“A cross between poetry, performance art, and gripping, theatrical sound collages. … One of the most powerful pieces on the tape is “Let Me Entertain You.” I sat stunned while listening to this composition.” Myke Dyer, Nerve

“We found that the music was unique, brilliant, and definitely not ‘Canadian’. Chris Wind is a very talented individual. We were more than impressed with the material. The Art of Juxtaposition is filling one of the emptier spaces in the music world with creative and intelligent music-art.” rejection letter from a record company

“Weird! And I like it. Take “Some Enchanted Evening,” for example: a horribly mellow rendition of the Rodgers/Hammerstein tune with people being asked the question “Where did you meet your spouse? Would you say it was love at first sight?” on top. One of the replies: “I thought he was the most egotistical, self-centered asshole I ever met.” See what I mean? Wind’s cassette often borders on theatre. “Rub-a-Dub-Dub” suggests that the three men in the tub were gay and goes on to discuss the sexual semantics of putting three other people in the tub. “Let Me Entertain You” is altogether upsetting: between snippets of the song, women describe various social manifestations of the way s women are degraded by men, ranging from child molestation to gang rape. Controversial feminist content. You will not be unmoved.” Bret Hart, Option, Mar/Apr 1988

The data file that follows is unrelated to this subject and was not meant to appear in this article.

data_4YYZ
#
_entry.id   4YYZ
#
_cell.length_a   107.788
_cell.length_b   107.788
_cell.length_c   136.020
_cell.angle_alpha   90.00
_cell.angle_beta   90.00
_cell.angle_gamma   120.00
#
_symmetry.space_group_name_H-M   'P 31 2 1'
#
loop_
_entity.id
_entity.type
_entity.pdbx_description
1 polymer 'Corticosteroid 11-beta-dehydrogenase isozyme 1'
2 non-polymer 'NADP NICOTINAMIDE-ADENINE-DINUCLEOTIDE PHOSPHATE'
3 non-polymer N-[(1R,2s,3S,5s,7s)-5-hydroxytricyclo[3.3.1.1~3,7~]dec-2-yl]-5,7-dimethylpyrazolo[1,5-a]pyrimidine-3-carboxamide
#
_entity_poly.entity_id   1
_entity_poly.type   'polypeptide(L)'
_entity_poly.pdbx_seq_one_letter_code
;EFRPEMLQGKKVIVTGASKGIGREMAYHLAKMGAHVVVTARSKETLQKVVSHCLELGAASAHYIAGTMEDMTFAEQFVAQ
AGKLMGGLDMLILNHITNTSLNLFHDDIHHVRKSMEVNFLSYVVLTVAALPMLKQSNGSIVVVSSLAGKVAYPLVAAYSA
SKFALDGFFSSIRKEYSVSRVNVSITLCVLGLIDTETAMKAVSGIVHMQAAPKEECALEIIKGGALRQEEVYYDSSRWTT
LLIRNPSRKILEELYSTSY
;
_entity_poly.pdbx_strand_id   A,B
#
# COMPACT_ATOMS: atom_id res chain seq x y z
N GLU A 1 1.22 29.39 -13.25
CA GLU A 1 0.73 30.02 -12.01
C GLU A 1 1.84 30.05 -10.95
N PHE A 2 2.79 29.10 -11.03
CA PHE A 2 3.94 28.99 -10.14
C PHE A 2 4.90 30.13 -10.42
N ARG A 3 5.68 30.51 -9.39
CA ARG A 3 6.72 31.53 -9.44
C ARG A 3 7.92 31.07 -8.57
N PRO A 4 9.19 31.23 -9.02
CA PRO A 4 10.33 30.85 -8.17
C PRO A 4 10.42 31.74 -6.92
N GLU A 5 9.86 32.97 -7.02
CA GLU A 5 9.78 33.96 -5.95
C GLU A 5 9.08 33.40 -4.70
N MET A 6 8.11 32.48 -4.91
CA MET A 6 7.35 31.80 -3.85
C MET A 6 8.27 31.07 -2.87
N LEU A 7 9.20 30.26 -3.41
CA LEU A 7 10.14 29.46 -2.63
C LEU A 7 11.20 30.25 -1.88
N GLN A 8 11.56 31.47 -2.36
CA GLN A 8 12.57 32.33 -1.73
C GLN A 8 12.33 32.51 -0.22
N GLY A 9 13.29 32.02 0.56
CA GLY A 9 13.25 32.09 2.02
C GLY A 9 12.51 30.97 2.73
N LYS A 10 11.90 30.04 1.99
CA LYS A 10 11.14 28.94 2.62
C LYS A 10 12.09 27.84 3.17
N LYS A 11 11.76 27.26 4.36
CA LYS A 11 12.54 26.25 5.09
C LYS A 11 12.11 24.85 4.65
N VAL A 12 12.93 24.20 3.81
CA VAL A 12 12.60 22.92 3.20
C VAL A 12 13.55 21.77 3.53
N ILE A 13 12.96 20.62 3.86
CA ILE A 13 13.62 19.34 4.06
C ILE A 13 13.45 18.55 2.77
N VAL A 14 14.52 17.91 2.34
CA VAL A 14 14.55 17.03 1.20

“I’ve just had a disturbing experience: I listened to The Art of Juxtaposition. Now wait a minute; Canadian musicians are not supposed to be politically aware or delve into questions regarding sexual relationships, religion, and/or sex, racism, rape. They are supposed to write nice songs that people can tap their feet to and mindlessly inebriate themselves to. You expect me to play this on my show?” Travis B., CITR

“Wind mixes biting commentary, poignant insight and dark humor while unflinchingly tackling themes such as rape, marriage (as slavery), christianity, censorship, homosexuality, the state of native Americans, and other themes, leaving no doubt about her own strong convictions upon each of these subjects. Her technique is often one in which two or more sides to each theme are juxtaposed against one another (hence, the tape’s title). This is much like her Christmas Album with a voice just as direct and pointed. Highly recommended.” Bryan Baker gajoob 1993